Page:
A tribute to one of New Zealand's most important potters: Barry Brickell. His Own Steam is the first significant survey exhibition of Brickell's work, featuring over 100 pots and several ceramic murals. The works are drawn from both the sizeable holdings of The Dowse Art Museum and Brickell’s own collection, together with key pieces generously loaned from throughout New Zealand.
Barry Brickell is one of New Zealand’s most important ceramicists, and a major figure in the development of a distinctive, indigenous art. From his early days as a potter in the 1950s, Brickell trusted his own original wit and invention. Using coarse local clays and hybrid forms he developed a unique sensibility which resonates with this part of the Pacific.
Exuberant and elemental, the sculptural forms he produced pulse with a humour and sexuality rare in New Zealand craft or art. His most well known forms are the Spiromorphs, large-scale spiral creations built from coiled clay. The Spiromorphs twist and unfold in expansive curves and visceral ridges, drawing on the relentless energy of nature. His work resonates with his often quoted mantra—‘not the thing but how’—demonstrating his unique interest in the process of making, and the distinctiveness of a local voice.
For Brickell, life and art are intrinsically linked. The exhibition follows the other passions that fuel him, notably his staunch enthusiasm for both trains and environmental restoration. The Driving Creek Potteries and Railway, his home and base since the 1970s, is a unique and beloved tourist attraction, testifying to his fierce commitment to, as the Driving Creek tagline says: “art, engineering and conservation”.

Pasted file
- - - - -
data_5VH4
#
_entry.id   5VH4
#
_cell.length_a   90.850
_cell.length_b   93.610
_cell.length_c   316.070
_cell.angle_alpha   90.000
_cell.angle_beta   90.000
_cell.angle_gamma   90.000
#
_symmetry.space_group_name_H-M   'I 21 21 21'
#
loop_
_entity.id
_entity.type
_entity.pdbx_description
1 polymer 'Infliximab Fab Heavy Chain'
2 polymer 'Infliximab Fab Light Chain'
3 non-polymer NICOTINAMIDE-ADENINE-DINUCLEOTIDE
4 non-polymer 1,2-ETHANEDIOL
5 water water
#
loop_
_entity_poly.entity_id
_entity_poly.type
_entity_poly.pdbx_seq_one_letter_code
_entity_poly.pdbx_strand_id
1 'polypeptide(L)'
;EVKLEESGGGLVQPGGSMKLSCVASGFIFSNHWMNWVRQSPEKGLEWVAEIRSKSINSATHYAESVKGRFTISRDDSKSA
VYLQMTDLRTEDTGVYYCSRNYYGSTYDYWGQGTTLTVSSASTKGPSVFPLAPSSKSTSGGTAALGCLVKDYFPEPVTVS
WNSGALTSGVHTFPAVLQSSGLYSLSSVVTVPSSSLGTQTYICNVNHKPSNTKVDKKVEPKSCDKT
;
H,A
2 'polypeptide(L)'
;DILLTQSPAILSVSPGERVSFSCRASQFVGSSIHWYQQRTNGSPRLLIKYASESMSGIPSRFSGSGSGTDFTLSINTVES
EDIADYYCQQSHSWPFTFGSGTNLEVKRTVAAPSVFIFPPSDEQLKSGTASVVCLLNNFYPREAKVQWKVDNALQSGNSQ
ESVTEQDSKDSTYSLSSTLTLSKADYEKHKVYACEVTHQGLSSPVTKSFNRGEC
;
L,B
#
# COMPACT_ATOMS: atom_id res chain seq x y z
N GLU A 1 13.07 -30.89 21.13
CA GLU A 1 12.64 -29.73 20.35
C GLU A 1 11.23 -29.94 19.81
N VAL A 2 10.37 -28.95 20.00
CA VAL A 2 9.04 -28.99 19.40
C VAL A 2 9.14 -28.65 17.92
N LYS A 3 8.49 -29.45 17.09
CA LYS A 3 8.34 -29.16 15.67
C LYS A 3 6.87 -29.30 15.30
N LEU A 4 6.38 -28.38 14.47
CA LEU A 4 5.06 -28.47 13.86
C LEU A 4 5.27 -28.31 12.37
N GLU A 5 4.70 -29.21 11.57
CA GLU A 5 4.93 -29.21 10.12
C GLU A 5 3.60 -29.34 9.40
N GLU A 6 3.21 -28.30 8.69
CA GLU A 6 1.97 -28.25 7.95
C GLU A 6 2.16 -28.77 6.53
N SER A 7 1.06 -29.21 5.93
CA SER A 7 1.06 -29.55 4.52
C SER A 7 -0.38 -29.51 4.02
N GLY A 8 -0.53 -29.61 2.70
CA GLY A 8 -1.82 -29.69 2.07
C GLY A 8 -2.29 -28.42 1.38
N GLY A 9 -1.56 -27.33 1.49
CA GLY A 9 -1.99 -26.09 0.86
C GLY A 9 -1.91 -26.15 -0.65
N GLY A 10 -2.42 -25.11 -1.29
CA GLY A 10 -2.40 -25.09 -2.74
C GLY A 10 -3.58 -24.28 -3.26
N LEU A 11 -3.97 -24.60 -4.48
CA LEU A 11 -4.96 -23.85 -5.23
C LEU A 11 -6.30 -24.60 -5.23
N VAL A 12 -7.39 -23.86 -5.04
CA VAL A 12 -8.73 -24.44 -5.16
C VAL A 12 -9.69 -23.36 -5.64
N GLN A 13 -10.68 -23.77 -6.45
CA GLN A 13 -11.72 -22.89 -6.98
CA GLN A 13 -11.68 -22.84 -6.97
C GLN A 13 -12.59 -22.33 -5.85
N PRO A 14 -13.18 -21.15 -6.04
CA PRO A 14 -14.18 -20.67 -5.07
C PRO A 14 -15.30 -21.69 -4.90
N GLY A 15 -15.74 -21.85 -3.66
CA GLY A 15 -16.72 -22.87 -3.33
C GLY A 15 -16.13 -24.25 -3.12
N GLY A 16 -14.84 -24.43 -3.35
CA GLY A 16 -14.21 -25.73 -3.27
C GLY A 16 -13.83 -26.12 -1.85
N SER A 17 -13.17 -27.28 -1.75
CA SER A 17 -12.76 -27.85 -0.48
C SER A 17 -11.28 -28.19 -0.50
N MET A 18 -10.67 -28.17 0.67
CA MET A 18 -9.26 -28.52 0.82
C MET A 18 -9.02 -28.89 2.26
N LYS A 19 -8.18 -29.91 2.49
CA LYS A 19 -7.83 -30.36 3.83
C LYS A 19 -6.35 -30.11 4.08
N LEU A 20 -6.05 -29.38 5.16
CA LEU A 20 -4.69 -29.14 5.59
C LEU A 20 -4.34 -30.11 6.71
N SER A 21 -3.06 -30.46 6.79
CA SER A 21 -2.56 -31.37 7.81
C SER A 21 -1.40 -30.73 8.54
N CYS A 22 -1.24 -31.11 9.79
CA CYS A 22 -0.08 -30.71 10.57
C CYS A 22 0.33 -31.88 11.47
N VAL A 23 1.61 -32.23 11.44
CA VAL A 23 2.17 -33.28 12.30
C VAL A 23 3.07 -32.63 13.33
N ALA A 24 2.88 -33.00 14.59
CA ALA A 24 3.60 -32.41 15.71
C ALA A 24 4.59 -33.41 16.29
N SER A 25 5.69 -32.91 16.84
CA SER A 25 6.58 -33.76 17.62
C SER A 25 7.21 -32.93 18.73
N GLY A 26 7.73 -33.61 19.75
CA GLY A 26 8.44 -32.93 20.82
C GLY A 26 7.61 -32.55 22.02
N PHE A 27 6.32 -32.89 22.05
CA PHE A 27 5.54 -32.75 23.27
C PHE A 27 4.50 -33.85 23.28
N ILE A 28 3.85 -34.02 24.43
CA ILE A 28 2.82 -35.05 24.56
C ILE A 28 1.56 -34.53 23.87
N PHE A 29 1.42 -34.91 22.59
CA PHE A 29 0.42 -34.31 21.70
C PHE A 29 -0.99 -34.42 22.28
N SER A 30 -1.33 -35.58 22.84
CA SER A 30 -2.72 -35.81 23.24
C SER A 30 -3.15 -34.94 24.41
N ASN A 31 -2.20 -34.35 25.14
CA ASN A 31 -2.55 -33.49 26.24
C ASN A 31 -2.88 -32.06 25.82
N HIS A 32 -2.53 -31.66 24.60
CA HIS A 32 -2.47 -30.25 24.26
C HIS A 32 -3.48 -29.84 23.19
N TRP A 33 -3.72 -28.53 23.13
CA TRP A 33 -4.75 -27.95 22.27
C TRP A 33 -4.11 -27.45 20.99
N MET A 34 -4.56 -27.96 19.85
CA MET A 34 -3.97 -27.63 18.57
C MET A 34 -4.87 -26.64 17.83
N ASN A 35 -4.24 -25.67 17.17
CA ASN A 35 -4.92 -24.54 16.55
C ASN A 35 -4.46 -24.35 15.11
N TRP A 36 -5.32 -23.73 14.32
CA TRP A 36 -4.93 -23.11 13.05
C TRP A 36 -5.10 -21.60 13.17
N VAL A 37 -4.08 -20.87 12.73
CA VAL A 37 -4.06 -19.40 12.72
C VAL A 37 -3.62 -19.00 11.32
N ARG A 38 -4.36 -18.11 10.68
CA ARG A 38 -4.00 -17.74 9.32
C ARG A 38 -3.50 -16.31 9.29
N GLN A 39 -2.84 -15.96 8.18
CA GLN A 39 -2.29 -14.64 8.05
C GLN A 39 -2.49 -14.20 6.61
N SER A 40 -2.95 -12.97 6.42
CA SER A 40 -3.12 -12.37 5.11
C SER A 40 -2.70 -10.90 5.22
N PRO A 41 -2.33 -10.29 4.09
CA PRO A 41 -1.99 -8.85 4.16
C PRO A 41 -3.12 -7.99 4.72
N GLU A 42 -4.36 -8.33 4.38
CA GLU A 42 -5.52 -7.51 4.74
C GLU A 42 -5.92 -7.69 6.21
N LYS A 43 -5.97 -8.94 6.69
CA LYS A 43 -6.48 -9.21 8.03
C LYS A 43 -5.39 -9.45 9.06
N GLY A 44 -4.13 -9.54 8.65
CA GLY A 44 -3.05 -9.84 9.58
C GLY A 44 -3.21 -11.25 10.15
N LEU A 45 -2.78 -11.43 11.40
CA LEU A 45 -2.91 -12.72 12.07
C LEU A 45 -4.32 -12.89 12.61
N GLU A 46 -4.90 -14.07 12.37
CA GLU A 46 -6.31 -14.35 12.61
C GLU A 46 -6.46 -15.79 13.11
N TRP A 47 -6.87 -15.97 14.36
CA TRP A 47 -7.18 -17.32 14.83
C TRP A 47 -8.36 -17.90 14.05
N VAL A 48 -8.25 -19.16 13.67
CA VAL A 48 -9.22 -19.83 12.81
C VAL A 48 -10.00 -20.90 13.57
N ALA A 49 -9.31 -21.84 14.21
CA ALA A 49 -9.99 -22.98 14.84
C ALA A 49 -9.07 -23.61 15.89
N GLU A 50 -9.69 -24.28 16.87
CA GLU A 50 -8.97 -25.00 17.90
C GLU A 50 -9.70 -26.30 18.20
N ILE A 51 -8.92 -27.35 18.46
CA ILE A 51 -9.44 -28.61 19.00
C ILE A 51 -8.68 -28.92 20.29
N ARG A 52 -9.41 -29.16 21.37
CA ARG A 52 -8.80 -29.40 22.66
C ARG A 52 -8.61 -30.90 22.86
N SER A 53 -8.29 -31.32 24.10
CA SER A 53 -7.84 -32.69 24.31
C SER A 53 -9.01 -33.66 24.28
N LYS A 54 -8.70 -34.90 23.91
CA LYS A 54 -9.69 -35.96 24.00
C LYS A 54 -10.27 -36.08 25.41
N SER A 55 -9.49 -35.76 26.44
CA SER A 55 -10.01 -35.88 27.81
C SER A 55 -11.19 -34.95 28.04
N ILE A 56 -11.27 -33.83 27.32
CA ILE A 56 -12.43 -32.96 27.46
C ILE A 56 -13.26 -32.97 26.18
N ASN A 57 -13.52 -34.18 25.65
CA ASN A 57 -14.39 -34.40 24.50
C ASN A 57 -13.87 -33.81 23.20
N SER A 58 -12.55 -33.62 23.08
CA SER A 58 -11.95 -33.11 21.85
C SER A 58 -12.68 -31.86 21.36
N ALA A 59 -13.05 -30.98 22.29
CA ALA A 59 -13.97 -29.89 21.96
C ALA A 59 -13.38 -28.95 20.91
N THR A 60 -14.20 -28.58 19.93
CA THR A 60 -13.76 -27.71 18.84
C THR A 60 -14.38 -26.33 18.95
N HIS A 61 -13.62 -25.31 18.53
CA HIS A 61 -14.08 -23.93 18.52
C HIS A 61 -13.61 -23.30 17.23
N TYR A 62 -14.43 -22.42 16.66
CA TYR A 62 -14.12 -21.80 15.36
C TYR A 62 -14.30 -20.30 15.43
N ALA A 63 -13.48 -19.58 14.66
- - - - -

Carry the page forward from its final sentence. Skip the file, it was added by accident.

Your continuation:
This exhibition is the first significant survey exhibition of Brickell’s work and brings together approximately 50 works, drawn from Brickell’s own collection, together with key works from around New Zealand. Spanning over 60 years of making, the exhibition includes a number of major Spiromorphs, alongside ceramic murals exhibited in public for the first time, and a myriad of other forms and characters, from Fatsos to Thinsos. In addition, His Own Steam showcases Brickell’s early development as a potter, including works made in collaboration with art critic Hamish Keith, during their time as flatmates in the 1950s.
The exhibition is accompanied by a major publication on Barry Brickell’s work, published by the Auckland University Press. His Own Steam has been curated by Dowse Art Museum Senior Curator Emma Bugden and sociologist David Craig, in close partnership with Barry Brickell.
This exhibition is developed and toured by The Dowse Art Museum and Creative New Zealand.